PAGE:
Who said Muslims were pacifists? I have never heard a Muslim say such a thing. In fact, the only religious community I have encountered personally who take an anti-war stance are the Quakers. My father is now an Anglican priest, but his passionate faith did not prevent us from spending our childhood climbing all over tanks, artillery and fighter planes at military museums and air shows. My practising Christian neighbour used to design guided missile systems for the RAF. I seem to recall that the vicar that oversaw my Confirmation used to fly the Lightning (I may be mistaken here).
The fact that I was brought up in a Christian household did not prevent me from receiving a toy sub-machine gun for my seventh or eighth birthday, it had no impact on the choice of the SAS Handbook as a Christmas present for me one year, or stop us boys from each adopting a fighter plane: my eldest brother had the Tornado, my middle brother the Phantom, while I the Harrier Jump Jet, and still I would probably champion it if a top-trumps discussion on fighter planes were ever to occur.
Today there is a discussion occurring online in which it is claimed that there are Muslims that can be compared to Zen Buddhists, who deny that Islam has anything to say about warfare. This is peculiar, because I have never encountered such people or such arguments. I have never read a book concerning the sira—even those intended for children—that has not touched upon the battles that occurred in the Hijra years. The charge seems to be being levelled particularly at those who call themselves Sufis, but this too seems peculiar to me, for in my reading of Islamic history Sufis have always featured prominently as those who would go to war when the battle cry was heard.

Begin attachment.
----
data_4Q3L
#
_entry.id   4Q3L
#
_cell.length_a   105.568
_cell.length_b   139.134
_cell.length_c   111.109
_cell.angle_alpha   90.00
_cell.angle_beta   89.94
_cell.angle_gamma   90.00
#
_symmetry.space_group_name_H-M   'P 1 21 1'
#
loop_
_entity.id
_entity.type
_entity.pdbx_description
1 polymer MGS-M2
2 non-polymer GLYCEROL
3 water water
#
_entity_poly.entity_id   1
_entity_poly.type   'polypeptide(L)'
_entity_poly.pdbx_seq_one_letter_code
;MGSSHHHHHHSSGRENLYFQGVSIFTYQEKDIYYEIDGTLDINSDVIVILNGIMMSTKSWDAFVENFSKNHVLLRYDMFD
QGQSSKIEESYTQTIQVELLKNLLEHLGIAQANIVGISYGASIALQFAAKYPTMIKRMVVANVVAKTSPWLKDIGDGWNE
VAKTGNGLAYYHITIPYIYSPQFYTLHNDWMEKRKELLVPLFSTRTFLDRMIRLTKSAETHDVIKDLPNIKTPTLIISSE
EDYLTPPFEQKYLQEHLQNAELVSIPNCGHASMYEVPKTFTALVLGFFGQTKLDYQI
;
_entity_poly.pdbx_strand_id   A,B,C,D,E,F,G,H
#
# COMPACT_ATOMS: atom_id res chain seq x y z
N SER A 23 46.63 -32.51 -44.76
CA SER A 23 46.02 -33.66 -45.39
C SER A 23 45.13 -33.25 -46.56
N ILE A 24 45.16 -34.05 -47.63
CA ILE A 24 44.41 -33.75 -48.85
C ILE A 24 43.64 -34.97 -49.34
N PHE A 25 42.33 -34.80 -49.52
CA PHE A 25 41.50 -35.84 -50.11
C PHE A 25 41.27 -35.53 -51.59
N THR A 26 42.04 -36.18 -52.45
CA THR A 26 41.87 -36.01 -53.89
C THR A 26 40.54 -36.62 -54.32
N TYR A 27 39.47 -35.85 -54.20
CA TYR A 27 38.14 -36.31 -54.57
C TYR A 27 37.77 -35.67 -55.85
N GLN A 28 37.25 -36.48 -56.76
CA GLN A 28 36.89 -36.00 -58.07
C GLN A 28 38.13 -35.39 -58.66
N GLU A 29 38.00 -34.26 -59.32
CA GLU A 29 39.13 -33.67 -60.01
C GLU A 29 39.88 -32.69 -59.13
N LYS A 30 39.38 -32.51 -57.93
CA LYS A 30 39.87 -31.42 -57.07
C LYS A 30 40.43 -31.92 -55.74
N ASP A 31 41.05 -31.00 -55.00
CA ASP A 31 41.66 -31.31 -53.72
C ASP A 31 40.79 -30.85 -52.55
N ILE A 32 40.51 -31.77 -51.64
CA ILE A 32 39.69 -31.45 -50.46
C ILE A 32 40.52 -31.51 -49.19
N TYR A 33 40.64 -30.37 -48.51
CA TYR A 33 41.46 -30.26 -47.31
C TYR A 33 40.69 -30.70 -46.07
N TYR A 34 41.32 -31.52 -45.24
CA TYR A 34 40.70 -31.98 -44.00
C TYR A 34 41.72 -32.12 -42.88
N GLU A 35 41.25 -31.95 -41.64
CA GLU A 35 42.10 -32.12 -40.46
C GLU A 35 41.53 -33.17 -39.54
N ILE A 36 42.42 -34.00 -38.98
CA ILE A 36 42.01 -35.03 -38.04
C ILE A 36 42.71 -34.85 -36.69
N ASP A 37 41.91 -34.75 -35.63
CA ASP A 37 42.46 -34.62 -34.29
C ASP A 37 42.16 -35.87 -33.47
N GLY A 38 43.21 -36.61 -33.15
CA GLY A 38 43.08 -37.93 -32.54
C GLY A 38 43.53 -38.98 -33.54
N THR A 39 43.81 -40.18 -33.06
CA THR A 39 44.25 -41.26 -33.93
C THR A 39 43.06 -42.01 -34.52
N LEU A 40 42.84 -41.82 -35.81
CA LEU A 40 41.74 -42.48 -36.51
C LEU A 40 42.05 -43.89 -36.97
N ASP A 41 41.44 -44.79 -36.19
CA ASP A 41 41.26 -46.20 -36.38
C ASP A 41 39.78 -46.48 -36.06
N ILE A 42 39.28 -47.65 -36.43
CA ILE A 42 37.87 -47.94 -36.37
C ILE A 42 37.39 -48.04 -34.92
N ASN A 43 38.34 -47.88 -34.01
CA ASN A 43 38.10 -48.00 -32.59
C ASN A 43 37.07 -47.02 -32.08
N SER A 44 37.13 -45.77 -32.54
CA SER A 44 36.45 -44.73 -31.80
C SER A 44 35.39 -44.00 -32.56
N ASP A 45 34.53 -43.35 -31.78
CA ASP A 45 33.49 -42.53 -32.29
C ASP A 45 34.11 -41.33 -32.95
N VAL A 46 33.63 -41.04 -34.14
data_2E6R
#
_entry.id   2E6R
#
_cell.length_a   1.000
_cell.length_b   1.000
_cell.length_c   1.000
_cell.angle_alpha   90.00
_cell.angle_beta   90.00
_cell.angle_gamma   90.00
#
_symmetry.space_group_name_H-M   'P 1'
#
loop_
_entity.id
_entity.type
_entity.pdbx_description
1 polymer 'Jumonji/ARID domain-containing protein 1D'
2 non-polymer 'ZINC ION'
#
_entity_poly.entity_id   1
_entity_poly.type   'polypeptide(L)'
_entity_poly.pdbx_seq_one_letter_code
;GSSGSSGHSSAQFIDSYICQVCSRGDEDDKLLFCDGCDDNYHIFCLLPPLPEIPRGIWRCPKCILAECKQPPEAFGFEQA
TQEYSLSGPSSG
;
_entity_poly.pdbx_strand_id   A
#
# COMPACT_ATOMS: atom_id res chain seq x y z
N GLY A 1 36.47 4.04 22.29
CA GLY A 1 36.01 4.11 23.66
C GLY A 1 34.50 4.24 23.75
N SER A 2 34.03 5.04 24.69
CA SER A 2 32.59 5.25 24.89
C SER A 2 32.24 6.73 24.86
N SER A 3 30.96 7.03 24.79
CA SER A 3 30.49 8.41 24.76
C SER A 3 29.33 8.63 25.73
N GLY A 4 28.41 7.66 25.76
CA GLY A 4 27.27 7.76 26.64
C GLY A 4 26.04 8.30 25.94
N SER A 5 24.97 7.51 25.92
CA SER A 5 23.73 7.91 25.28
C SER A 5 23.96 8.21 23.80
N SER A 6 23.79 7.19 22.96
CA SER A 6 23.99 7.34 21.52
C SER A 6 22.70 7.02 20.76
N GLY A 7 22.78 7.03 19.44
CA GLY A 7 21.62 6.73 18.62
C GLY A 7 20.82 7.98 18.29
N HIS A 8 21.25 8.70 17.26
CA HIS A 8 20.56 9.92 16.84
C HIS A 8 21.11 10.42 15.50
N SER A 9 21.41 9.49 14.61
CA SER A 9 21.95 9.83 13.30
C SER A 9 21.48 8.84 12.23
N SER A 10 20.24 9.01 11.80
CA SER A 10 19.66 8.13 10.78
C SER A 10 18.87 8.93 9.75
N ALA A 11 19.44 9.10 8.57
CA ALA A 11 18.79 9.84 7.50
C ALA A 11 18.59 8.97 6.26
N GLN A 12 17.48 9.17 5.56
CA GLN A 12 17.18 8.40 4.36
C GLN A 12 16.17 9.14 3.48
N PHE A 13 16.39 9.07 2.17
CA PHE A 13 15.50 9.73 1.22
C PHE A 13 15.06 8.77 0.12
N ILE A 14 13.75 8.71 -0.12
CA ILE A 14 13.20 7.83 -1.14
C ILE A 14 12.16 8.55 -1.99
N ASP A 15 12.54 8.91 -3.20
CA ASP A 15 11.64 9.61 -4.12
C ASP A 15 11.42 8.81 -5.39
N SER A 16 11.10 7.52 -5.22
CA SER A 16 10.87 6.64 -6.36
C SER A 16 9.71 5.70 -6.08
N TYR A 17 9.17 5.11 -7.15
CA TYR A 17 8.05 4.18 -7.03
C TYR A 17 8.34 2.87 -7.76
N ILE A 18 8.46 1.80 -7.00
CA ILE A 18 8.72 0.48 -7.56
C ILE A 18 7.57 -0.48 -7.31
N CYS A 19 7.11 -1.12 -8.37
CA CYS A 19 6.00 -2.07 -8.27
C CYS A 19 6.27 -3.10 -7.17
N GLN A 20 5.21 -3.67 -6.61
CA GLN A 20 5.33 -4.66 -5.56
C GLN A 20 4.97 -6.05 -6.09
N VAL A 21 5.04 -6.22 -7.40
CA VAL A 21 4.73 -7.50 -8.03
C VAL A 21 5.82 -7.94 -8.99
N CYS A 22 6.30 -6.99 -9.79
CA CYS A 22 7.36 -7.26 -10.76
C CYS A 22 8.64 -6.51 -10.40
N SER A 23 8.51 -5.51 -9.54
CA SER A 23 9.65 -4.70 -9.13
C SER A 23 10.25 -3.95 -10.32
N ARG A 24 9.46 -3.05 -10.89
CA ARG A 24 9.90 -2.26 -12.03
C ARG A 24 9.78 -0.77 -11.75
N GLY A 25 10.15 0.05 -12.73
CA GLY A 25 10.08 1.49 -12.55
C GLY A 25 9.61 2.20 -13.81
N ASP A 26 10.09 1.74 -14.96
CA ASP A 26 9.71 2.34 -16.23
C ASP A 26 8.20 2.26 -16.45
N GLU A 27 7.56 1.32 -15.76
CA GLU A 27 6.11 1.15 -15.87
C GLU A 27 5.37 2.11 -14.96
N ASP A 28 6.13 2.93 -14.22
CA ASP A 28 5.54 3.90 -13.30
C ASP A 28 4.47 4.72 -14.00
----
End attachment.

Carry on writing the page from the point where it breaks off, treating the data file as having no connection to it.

What I have encountered, however, are the many Muslims that point out that war is limited in Islam by the shariah: that we don’t just adopt the norms of modern warfare because everyone else is doing it, that we don’t accept the concept of total war, that we consider the idea of collateral damage illegitimate. Yes, I have heard all of this, for sure. And what is wrong with this? It is called adherence to the sunnah.
Yes, I have heard Muslims condemning terrorism. Are such Muslims pacifists? No, they are people who are familiar with the sunnah and shariah: people who appreciate that indiscriminate killing and vigilantism are prohibited in Islam. People who respect the Prophetic guidance passed down to them, which places boundaries on what is halal and haram.
Sure, there are non-Muslims who demand that Muslims deny that their religion has anything to say about war, like that mocking website, Religion of Peace, which all the same permits its contributors to support Israel’s onslaught on Gaza. Sure, there are powers that demand the disarmament of Muslim nations, despite their own frightening arsenals of nuclear weapons and stealth technology. Sure, there are those that demand that Muslims should forever turn the other cheek like the Christians of the first century of their era.
I have never, ever heard a Muslim say such things, however. Sure, plenty of Muslims have claimed that Islam means Peace, but that’s not quite the same thing as saying that Islam has nothing to say about warfare. Even the Qur’an presents that duality: ‘Now if they incline toward peace, then incline to it, and place your trust in God.’
To take a Muslim’s condemnation of indiscriminate, unlawful violence and twist it into a parting from the sunnah is pure mockery. I won’t be apologetic that Islam pronounces on warfare and sets out rules of engagement, but I also won’t stand for those who demand that we blindly support the actions of Muslims wherever they are involved in conflict. That is not pacifism. It is recognition that warfare is a serious matter that is viewed entirely seriously by our deen.